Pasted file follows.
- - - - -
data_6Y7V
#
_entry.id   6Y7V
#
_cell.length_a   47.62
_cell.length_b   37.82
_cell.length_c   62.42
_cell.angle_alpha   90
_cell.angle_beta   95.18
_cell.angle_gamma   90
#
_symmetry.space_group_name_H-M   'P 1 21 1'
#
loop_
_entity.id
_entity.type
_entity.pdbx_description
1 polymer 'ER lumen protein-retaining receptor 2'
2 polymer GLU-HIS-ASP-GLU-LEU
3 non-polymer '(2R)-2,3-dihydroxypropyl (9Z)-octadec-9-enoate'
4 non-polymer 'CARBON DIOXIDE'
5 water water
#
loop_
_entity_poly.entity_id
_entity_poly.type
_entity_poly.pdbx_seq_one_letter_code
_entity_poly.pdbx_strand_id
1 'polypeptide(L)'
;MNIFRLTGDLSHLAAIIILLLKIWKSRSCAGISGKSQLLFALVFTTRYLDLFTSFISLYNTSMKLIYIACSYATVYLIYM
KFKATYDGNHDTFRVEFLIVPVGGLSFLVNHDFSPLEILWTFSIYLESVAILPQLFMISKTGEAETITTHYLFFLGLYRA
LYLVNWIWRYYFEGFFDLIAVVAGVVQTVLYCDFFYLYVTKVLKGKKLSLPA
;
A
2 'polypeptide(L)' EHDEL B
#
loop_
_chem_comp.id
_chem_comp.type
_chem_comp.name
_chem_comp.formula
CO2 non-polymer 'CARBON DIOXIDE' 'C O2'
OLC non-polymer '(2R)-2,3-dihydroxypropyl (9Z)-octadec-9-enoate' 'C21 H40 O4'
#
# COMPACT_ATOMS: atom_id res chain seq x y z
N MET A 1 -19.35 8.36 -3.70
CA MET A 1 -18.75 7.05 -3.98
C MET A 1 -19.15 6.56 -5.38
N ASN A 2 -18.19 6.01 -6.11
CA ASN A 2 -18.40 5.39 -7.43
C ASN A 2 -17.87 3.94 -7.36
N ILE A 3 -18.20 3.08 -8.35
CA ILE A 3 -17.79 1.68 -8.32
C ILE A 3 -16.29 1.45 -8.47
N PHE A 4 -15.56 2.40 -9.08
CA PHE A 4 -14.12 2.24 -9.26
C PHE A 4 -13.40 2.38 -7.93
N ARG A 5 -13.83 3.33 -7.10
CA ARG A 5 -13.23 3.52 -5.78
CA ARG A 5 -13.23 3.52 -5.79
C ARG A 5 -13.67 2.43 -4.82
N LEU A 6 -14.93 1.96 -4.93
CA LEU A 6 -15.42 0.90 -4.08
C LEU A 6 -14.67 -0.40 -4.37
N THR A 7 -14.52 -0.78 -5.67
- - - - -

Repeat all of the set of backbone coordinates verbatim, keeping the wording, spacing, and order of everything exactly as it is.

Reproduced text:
data_6Y7V
#
_entry.id   6Y7V
#
_cell.length_a   47.62
_cell.length_b   37.82
_cell.length_c   62.42
_cell.angle_alpha   90
_cell.angle_beta   95.18
_cell.angle_gamma   90
#
_symmetry.space_group_name_H-M   'P 1 21 1'
#
loop_
_entity.id
_entity.type
_entity.pdbx_description
1 polymer 'ER lumen protein-retaining receptor 2'
2 polymer GLU-HIS-ASP-GLU-LEU
3 non-polymer '(2R)-2,3-dihydroxypropyl (9Z)-octadec-9-enoate'
4 non-polymer 'CARBON DIOXIDE'
5 water water
#
loop_
_entity_poly.entity_id
_entity_poly.type
_entity_poly.pdbx_seq_one_letter_code
_entity_poly.pdbx_strand_id
1 'polypeptide(L)'
;MNIFRLTGDLSHLAAIIILLLKIWKSRSCAGISGKSQLLFALVFTTRYLDLFTSFISLYNTSMKLIYIACSYATVYLIYM
KFKATYDGNHDTFRVEFLIVPVGGLSFLVNHDFSPLEILWTFSIYLESVAILPQLFMISKTGEAETITTHYLFFLGLYRA
LYLVNWIWRYYFEGFFDLIAVVAGVVQTVLYCDFFYLYVTKVLKGKKLSLPA
;
A
2 'polypeptide(L)' EHDEL B
#
loop_
_chem_comp.id
_chem_comp.type
_chem_comp.name
_chem_comp.formula
CO2 non-polymer 'CARBON DIOXIDE' 'C O2'
OLC non-polymer '(2R)-2,3-dihydroxypropyl (9Z)-octadec-9-enoate' 'C21 H40 O4'
#
# COMPACT_ATOMS: atom_id res chain seq x y z
N MET A 1 -19.35 8.36 -3.70
CA MET A 1 -18.75 7.05 -3.98
C MET A 1 -19.15 6.56 -5.38
N ASN A 2 -18.19 6.01 -6.11
CA ASN A 2 -18.40 5.39 -7.43
C ASN A 2 -17.87 3.94 -7.36
N ILE A 3 -18.20 3.08 -8.35
CA ILE A 3 -17.79 1.68 -8.32
C ILE A 3 -16.29 1.45 -8.47
N PHE A 4 -15.56 2.40 -9.08
CA PHE A 4 -14.12 2.24 -9.26
C PHE A 4 -13.40 2.38 -7.93
N ARG A 5 -13.83 3.33 -7.10
CA ARG A 5 -13.23 3.52 -5.78
CA ARG A 5 -13.23 3.52 -5.79
C ARG A 5 -13.67 2.43 -4.82
N LEU A 6 -14.93 1.96 -4.93
CA LEU A 6 -15.42 0.90 -4.08
C LEU A 6 -14.67 -0.40 -4.37
N THR A 7 -14.52 -0.78 -5.67